Higher costs are the theme of the week. The hike in living costs in the December quarter were announced on Tuesday followed by news that your weekly trip to the supermarket is about to get more expensive as retailers pass on rising food costs.
Coles, Woolworths and Aldi have been urged to increase prices to help offset soaring freight costs caused by the Omicron crisis.
A new survey of 45 suppliers reveals that businesses plan to increase product prices by around 6.8 per cent on average this year, says The New Daily.
While consumers can expect price hikes on groceries and frozen and fresh food, it may not necessarily be a given for all, with Australia’s largest supermarket chain, Woolworths, still resisting calls to raise prices.
Some experts aren’t so optimistic and say higher grocery costs will flow to the checkout at their local supermarket in the near future.
“Shoppers should start to expect to see some lift in prices, even across dry groceries,” retail expert Gary Mortimer told TND. “Ultimately, suppliers and food manufacturers can’t continue to hold cost rises.”
The price of food from farms and factories was becoming more expensive before the Omicron wave. Staff shortages and supply chain woes have blown out the cost of getting food from these suppliers onto supermarket shelves.
As reported earlier this week, inflation in red meat and fresh food categories was already rising faster than wages growth late last year.
Inflation had already reduced purchasing power for the big supermarkets, but suppliers now face an average 11.3 per cent increase in costs mostly due to supply chain pressures and rising wages, leading to 90 per cent of those surveyed planning to lift prices this year.
Most of the price hikes will take place in the first six months this year with around 15 per cent of suppliers planning multiple hikes later in the year.
“Price increases are coming now and are large,” said analysts Ben Gilbert, Keegan Booysen, Carlos Cacho and Ivana Ye, adding that a 6.8 per cent rise in wholesale prices could be the highest ever quartile increase experienced by the industry.
“This, however, will not likely be enough to fully offset supply cost pressures. We suspect this may lead to further [price] increases.”
Grocery suppliers blame supply chain issues for higher costs. The Omicron staffing crisis has also led to logistics companies charging ‘COVID levies’. Suppliers also have many workers in isolation.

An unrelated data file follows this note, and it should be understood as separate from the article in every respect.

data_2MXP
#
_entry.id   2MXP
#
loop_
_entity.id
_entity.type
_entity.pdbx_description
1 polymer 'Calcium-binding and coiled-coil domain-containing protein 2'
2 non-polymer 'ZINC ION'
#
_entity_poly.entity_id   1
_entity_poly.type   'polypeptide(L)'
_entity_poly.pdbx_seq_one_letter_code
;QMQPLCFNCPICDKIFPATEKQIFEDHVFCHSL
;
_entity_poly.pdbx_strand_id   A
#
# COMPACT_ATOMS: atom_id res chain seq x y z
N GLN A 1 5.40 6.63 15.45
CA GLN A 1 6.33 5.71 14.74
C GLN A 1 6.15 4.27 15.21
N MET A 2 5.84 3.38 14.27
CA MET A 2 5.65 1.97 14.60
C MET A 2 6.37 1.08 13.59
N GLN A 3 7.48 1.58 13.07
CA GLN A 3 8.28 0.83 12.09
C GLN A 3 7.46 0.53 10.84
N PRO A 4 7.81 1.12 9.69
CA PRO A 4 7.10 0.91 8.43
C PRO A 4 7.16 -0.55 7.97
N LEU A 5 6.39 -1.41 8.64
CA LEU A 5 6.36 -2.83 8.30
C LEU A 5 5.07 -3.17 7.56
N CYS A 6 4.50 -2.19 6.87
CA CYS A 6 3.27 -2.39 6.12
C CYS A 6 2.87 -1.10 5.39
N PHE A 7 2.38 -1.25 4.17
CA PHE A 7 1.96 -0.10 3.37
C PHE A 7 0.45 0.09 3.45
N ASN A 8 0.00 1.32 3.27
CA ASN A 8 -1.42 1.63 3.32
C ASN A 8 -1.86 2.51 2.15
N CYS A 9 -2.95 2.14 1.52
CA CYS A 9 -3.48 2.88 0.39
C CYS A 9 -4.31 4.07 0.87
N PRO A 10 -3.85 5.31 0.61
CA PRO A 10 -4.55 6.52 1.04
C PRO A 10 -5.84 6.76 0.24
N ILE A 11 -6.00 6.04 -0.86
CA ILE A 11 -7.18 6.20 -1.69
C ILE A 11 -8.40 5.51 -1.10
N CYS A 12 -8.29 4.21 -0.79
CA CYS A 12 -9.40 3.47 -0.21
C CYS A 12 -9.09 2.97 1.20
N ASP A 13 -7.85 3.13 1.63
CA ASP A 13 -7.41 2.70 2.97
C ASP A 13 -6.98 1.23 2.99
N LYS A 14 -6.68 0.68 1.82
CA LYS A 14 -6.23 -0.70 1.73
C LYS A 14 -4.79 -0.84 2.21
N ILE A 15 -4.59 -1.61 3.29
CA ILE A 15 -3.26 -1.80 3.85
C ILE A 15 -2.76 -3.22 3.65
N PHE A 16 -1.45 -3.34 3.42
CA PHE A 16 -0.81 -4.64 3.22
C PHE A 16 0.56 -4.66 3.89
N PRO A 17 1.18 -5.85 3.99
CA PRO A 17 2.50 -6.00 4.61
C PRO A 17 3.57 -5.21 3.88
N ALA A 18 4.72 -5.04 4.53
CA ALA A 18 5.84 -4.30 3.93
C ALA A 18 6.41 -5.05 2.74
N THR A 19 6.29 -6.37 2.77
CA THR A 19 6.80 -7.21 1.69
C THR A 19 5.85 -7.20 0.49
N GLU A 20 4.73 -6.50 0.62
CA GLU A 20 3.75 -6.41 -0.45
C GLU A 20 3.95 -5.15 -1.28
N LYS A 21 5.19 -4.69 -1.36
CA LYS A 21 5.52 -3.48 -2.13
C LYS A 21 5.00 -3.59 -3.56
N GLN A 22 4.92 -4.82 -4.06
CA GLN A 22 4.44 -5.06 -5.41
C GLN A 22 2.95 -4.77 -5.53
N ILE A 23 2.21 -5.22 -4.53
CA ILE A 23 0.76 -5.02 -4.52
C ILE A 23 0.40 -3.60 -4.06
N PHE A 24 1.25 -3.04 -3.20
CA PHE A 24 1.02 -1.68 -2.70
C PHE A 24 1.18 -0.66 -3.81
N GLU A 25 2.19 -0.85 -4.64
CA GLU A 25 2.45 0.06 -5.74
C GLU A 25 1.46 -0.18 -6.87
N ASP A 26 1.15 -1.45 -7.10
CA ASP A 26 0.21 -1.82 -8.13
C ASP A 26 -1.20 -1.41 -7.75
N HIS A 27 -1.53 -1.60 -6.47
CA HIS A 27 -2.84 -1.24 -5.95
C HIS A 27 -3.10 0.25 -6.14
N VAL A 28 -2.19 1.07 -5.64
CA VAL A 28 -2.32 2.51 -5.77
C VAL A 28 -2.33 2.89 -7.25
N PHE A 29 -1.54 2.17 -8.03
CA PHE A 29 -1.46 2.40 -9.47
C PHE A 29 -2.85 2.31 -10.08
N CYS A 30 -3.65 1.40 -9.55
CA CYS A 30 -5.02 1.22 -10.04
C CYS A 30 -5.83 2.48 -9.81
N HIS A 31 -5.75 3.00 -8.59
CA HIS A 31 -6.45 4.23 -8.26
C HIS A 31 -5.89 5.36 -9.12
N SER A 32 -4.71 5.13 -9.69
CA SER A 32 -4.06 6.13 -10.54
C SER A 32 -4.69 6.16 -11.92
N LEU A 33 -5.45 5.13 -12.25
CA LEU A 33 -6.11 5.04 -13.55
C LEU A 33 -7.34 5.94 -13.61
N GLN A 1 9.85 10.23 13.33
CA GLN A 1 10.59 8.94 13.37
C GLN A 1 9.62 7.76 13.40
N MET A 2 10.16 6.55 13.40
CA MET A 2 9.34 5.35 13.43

Bare shelves at the larger supermarkets are evidence that food is more difficult to move around and what is left on shelves is also getting pricier.
However, Woolworths, Coles and Aldi pull a lot of power in their negotiations with suppliers, which may yet keep the price of groceries from blowing out, says Professor Mortimer.
He says big chains will try to avoid passing on higher costs to consumers – even at their own expense.
“The supermarkets have indicated they’re going to do their very best to maintain lower prices or withhold rising costs,” said Prof. Mortimer.
“Strategically, they don’t want to be going out lifting prices … particularly when Australian families have done it tough for some time.”
It is highly likely that price rises in fresh food categories and red meat will be unavoidable, he conceded.
A Woolworths spokesperson said while it is mindful of its suppliers’ cost pressures, Australia’s largest supermarket chain will assess calls for price rises on a “case by case basis”.
“We’re working hard to ensure customers can access great value across their weekly shopping needs,” said the spokesperson.
Have you noticed supermarket prices rising? Where do you shop? Have you tried the independent supermarkets? Why not share your shopping tips in the comments section below?
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